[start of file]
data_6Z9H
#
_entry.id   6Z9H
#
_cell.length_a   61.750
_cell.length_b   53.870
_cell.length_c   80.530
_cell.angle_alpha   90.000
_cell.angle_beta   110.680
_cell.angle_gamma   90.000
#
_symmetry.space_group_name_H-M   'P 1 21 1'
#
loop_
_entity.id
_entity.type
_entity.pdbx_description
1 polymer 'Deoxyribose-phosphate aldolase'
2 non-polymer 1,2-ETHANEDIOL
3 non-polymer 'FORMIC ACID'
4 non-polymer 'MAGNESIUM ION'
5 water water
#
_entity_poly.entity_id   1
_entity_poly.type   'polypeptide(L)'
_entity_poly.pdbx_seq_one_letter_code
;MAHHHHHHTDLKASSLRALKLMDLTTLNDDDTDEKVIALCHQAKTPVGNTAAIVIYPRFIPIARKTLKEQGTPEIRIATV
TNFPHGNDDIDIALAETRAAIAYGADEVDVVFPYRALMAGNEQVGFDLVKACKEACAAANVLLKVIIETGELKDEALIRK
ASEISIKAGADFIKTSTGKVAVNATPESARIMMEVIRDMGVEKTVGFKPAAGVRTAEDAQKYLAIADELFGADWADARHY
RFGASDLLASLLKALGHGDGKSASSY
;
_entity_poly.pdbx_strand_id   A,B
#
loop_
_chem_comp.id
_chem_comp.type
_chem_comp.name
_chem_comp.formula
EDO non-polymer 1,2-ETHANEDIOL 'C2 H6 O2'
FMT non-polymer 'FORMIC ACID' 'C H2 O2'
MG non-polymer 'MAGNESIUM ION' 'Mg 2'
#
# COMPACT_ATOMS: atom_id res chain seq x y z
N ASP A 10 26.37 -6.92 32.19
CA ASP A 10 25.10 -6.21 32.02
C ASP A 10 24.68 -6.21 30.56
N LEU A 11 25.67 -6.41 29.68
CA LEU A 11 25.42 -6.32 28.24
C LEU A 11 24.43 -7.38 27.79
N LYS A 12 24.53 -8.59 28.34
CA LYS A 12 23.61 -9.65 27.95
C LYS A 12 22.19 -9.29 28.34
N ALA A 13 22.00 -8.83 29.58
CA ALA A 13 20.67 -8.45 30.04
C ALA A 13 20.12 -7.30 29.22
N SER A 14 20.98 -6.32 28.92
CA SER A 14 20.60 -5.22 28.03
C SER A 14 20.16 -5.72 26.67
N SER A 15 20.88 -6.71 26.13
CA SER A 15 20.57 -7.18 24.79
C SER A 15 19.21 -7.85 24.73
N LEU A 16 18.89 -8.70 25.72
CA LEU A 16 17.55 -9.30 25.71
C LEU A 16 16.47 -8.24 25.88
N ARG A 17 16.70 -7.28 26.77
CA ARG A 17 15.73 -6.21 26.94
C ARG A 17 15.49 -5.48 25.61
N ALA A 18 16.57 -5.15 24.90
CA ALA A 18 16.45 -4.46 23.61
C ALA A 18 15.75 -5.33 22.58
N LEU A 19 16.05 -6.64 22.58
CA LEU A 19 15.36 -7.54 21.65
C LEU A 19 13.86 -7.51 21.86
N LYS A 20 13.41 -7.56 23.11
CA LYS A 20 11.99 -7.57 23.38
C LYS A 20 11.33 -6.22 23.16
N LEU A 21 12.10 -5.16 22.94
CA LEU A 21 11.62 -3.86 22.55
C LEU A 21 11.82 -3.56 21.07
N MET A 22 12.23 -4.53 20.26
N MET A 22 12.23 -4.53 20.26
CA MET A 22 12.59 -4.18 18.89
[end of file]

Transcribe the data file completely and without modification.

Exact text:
data_6Z9H
#
_entry.id   6Z9H
#
_cell.length_a   61.750
_cell.length_b   53.870
_cell.length_c   80.530
_cell.angle_alpha   90.000
_cell.angle_beta   110.680
_cell.angle_gamma   90.000
#
_symmetry.space_group_name_H-M   'P 1 21 1'
#
loop_
_entity.id
_entity.type
_entity.pdbx_description
1 polymer 'Deoxyribose-phosphate aldolase'
2 non-polymer 1,2-ETHANEDIOL
3 non-polymer 'FORMIC ACID'
4 non-polymer 'MAGNESIUM ION'
5 water water
#
_entity_poly.entity_id   1
_entity_poly.type   'polypeptide(L)'
_entity_poly.pdbx_seq_one_letter_code
;MAHHHHHHTDLKASSLRALKLMDLTTLNDDDTDEKVIALCHQAKTPVGNTAAIVIYPRFIPIARKTLKEQGTPEIRIATV
TNFPHGNDDIDIALAETRAAIAYGADEVDVVFPYRALMAGNEQVGFDLVKACKEACAAANVLLKVIIETGELKDEALIRK
ASEISIKAGADFIKTSTGKVAVNATPESARIMMEVIRDMGVEKTVGFKPAAGVRTAEDAQKYLAIADELFGADWADARHY
RFGASDLLASLLKALGHGDGKSASSY
;
_entity_poly.pdbx_strand_id   A,B
#
loop_
_chem_comp.id
_chem_comp.type
_chem_comp.name
_chem_comp.formula
EDO non-polymer 1,2-ETHANEDIOL 'C2 H6 O2'
FMT non-polymer 'FORMIC ACID' 'C H2 O2'
MG non-polymer 'MAGNESIUM ION' 'Mg 2'
#
# COMPACT_ATOMS: atom_id res chain seq x y z
N ASP A 10 26.37 -6.92 32.19
CA ASP A 10 25.10 -6.21 32.02
C ASP A 10 24.68 -6.21 30.56
N LEU A 11 25.67 -6.41 29.68
CA LEU A 11 25.42 -6.32 28.24
C LEU A 11 24.43 -7.38 27.79
N LYS A 12 24.53 -8.59 28.34
CA LYS A 12 23.61 -9.65 27.95
C LYS A 12 22.19 -9.29 28.34
N ALA A 13 22.00 -8.83 29.58
CA ALA A 13 20.67 -8.45 30.04
C ALA A 13 20.12 -7.30 29.22
N SER A 14 20.98 -6.32 28.92
CA SER A 14 20.60 -5.22 28.03
C SER A 14 20.16 -5.72 26.67
N SER A 15 20.88 -6.71 26.13
CA SER A 15 20.57 -7.18 24.79
C SER A 15 19.21 -7.85 24.73
N LEU A 16 18.89 -8.70 25.72
CA LEU A 16 17.55 -9.30 25.71
C LEU A 16 16.47 -8.24 25.88
N ARG A 17 16.70 -7.28 26.77
CA ARG A 17 15.73 -6.21 26.94
C ARG A 17 15.49 -5.48 25.61
N ALA A 18 16.57 -5.15 24.90
CA ALA A 18 16.45 -4.46 23.61
C ALA A 18 15.75 -5.33 22.58
N LEU A 19 16.05 -6.64 22.58
CA LEU A 19 15.36 -7.54 21.65
C LEU A 19 13.86 -7.51 21.86
N LYS A 20 13.41 -7.56 23.11
CA LYS A 20 11.99 -7.57 23.38
C LYS A 20 11.33 -6.22 23.16
N LEU A 21 12.10 -5.16 22.94
CA LEU A 21 11.62 -3.86 22.55
C LEU A 21 11.82 -3.56 21.07
N MET A 22 12.23 -4.53 20.26
N MET A 22 12.23 -4.53 20.26
CA MET A 22 12.59 -4.18 18.89